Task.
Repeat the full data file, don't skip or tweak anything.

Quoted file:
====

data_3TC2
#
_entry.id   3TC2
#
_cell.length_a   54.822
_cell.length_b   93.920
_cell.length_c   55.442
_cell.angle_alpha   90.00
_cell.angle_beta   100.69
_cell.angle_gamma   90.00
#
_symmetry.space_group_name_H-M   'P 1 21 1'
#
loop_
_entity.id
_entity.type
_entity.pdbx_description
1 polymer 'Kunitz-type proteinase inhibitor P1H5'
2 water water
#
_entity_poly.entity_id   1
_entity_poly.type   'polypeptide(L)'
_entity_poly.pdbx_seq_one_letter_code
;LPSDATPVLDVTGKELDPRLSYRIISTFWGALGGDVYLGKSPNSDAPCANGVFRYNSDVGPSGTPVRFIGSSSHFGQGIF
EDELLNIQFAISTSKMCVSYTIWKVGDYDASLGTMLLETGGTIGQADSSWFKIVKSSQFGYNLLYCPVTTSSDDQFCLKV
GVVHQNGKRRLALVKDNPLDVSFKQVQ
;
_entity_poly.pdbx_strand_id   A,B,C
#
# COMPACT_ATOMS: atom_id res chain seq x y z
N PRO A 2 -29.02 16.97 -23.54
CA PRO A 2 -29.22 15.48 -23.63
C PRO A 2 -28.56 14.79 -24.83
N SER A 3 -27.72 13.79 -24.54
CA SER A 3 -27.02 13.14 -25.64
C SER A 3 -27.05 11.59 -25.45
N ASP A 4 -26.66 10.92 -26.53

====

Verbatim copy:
data_3TC2
#
_entry.id   3TC2
#
_cell.length_a   54.822
_cell.length_b   93.920
_cell.length_c   55.442
_cell.angle_alpha   90.00
_cell.angle_beta   100.69
_cell.angle_gamma   90.00
#
_symmetry.space_group_name_H-M   'P 1 21 1'
#
loop_
_entity.id
_entity.type
_entity.pdbx_description
1 polymer 'Kunitz-type proteinase inhibitor P1H5'
2 water water
#
_entity_poly.entity_id   1
_entity_poly.type   'polypeptide(L)'
_entity_poly.pdbx_seq_one_letter_code
;LPSDATPVLDVTGKELDPRLSYRIISTFWGALGGDVYLGKSPNSDAPCANGVFRYNSDVGPSGTPVRFIGSSSHFGQGIF
EDELLNIQFAISTSKMCVSYTIWKVGDYDASLGTMLLETGGTIGQADSSWFKIVKSSQFGYNLLYCPVTTSSDDQFCLKV
GVVHQNGKRRLALVKDNPLDVSFKQVQ
;
_entity_poly.pdbx_strand_id   A,B,C
#
# COMPACT_ATOMS: atom_id res chain seq x y z
N PRO A 2 -29.02 16.97 -23.54
CA PRO A 2 -29.22 15.48 -23.63
C PRO A 2 -28.56 14.79 -24.83
N SER A 3 -27.72 13.79 -24.54
CA SER A 3 -27.02 13.14 -25.64
C SER A 3 -27.05 11.59 -25.45
N ASP A 4 -26.66 10.92 -26.53